Conducting meaningful conflict and peacebuilding analysis is a crucial activity when starting or restarting any project in a fragile environment and must become institutionalised within the framework for delivering BRI projects. This is one way of identifying practical steps in which investments can have a positive impact and working with communities and authorities to find solutions early so as to avoid exacerbating, or to help reduce, local tensions that may lead to conflict. Conflict analysis is vital but alone it is not enough. It must be part of a wider process that also includes monitoring and evaluation of how the recommended actions that emerge from the analysis are incorporated and implemented into operational plans, particularly those that help avoid making conflict worse or more likely.

The space must be created to support people and communities to engage with both their own authorities and with foreign investors – including Chinese firms involved in the BRI – on matters of peace and security to ensure that any concerns or potential grievances are acknowledged and addressed in the immediate project design and delivery, and that ultimately these investments contribute to improving longer term prospects for peace and prosperity.

Ensuring a positive long-term impact

As discussed in a previous Saferworld blog, in the face of growing controversies and opposition, Chinese political and business leaders have committed to a more people-centred approach in the execution of BRI projects. But, while the rhetoric may be compelling, actual engagement with communities remains at best superficial.

Outreach to communities must be in the forefront of BRI project design, with investors turning words into action by setting aside a dedicated fund for targeted engagement with civil society and communities to ensure genuine dialogue on the implications of their project for local peace and security. An open and transparent fund could be used to set up effective platforms to bring company representatives, local authorities and communities together to discuss the impact of a project on people’s social, political and economic aspirations, highlight any environmental concerns and seek ways to avoid them, and to discuss how the project could help tackle other grievances in the longer-term.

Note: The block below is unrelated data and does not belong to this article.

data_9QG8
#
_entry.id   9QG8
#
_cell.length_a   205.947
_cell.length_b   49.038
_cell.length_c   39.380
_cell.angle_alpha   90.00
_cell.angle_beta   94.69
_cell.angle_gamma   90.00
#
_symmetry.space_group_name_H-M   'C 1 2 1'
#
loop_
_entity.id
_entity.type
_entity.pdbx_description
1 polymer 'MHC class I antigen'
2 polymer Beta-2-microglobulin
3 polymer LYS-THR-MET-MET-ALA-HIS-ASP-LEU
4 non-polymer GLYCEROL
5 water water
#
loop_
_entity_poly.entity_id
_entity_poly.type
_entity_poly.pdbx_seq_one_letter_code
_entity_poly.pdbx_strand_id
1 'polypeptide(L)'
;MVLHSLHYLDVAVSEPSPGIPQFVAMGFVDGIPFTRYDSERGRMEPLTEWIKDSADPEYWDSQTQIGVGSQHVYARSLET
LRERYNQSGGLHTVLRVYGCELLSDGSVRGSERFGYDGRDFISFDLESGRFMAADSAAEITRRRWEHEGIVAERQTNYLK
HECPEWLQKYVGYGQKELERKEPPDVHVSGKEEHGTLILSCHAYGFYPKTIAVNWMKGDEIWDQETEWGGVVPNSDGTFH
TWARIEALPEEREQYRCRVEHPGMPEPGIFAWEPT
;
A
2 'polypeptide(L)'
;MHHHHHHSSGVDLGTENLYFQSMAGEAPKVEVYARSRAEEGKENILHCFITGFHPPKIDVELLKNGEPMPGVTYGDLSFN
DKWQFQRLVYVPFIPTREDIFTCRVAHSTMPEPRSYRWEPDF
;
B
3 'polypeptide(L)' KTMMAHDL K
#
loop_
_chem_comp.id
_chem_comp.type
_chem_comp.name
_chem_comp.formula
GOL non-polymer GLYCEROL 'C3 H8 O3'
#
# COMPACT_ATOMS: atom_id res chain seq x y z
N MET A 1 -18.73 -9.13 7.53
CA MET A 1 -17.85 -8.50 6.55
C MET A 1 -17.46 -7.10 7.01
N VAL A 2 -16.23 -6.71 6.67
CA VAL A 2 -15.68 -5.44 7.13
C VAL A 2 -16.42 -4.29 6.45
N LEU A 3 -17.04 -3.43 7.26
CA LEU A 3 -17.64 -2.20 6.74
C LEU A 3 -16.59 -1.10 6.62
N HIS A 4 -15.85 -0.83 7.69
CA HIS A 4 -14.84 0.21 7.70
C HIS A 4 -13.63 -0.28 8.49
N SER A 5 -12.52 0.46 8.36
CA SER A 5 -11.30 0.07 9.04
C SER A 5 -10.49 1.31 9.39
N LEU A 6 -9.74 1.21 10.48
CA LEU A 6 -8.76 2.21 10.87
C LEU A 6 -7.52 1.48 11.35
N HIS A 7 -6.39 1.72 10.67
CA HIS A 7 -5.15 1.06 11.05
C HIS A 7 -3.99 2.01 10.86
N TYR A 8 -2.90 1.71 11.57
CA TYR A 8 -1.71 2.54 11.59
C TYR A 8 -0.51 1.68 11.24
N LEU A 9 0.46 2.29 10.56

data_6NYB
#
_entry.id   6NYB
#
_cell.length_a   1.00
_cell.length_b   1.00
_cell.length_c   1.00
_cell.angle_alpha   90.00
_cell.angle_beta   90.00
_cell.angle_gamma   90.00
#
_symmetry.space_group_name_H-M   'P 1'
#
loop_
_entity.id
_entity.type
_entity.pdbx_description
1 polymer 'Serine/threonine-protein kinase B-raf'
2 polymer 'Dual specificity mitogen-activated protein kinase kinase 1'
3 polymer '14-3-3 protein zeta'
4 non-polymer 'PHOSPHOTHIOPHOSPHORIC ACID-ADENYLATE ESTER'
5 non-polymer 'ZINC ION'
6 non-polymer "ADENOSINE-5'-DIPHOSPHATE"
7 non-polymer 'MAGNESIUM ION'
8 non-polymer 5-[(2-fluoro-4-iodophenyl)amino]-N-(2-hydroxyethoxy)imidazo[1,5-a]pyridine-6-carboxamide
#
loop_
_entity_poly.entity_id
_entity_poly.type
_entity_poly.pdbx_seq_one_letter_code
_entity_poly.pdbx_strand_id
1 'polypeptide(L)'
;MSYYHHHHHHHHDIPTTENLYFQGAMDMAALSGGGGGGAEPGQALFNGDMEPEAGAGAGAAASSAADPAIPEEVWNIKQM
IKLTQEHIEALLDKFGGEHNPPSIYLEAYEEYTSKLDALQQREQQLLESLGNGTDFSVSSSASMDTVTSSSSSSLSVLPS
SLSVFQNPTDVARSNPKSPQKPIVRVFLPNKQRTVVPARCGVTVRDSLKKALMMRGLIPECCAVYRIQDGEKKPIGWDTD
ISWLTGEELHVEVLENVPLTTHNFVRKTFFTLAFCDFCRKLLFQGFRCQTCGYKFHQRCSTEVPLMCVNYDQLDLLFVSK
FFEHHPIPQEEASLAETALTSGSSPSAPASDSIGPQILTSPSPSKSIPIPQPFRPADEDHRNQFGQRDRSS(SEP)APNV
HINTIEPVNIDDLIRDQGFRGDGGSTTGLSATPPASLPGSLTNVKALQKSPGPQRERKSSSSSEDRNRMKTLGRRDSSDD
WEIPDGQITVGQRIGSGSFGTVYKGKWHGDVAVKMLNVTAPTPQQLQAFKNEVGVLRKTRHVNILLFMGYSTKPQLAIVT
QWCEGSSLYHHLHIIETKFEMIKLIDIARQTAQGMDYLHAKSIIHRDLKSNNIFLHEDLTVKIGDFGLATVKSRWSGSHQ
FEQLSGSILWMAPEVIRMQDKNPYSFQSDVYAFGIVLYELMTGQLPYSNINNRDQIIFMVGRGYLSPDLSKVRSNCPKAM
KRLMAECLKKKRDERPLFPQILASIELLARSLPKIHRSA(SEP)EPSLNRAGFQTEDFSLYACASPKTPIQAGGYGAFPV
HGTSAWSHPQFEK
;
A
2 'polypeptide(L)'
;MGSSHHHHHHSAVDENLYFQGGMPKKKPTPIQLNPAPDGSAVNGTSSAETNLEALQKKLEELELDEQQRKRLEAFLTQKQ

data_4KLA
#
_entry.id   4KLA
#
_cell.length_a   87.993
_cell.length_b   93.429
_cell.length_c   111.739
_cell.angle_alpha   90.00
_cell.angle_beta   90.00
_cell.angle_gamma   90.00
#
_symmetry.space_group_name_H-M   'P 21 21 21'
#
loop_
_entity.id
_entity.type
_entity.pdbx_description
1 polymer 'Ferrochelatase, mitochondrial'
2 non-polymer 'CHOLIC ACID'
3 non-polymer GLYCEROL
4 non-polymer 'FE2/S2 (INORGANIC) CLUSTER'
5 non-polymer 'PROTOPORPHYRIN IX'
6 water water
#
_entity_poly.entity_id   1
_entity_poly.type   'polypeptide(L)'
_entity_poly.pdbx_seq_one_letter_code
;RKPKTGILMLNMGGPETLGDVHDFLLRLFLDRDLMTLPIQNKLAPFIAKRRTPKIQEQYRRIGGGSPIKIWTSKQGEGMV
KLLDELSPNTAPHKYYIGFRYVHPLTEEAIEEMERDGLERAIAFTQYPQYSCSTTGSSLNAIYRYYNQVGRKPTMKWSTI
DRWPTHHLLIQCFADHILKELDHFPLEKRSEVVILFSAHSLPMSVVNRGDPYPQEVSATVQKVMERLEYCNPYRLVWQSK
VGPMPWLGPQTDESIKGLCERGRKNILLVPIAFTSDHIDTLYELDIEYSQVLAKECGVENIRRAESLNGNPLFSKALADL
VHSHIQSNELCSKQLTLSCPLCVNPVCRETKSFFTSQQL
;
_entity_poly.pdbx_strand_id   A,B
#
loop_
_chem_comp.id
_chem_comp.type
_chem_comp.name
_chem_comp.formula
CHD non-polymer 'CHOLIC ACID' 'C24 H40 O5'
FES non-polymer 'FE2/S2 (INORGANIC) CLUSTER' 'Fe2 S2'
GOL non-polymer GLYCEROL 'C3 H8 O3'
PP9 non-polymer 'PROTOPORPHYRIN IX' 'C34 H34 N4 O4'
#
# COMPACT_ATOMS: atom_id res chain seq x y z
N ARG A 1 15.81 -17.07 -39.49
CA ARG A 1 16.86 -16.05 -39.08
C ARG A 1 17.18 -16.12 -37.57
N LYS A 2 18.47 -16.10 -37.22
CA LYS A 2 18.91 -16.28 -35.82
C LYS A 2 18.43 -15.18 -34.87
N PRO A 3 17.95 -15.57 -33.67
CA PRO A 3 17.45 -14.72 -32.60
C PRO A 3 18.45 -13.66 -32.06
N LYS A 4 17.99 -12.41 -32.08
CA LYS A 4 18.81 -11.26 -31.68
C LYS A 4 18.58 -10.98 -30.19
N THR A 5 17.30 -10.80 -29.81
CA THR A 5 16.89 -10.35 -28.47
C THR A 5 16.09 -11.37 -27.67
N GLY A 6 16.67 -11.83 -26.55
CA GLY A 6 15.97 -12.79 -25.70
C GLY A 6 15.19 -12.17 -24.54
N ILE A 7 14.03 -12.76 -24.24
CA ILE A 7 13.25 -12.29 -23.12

Taking action like this helps to build long-term trust between company, local authorities and community, and ensures greater sustainability in terms of the peace and security implications of a project. Focusing on the sustainable impact of any project is good for business and good for communities. Setting up local fora and long-term initiatives through which to engage directly with people is crucial to achieving this.

In a post-pandemic world, as Chinese policy and business sectors begin to better recognise the growing potential for backlash against continuing overseas economic expansion and the costs of failing to properly evaluate their social impact when working in fragile and conflict-affected states, improving their own conflict sensitivity – how they understand and engage positively with the people and politics in their project locations – is an increasingly sound investment and one they can ill afford to ignore.

Photo: Construction workers work on the new standard gauge railway line near Voi town, Kenya, linking the capital Nairobi to the port of Mombasa, as part of China's "One Belt, One Road" initiative. March 16, 2016. (Credit: REUTERS/Goran Tomasevic)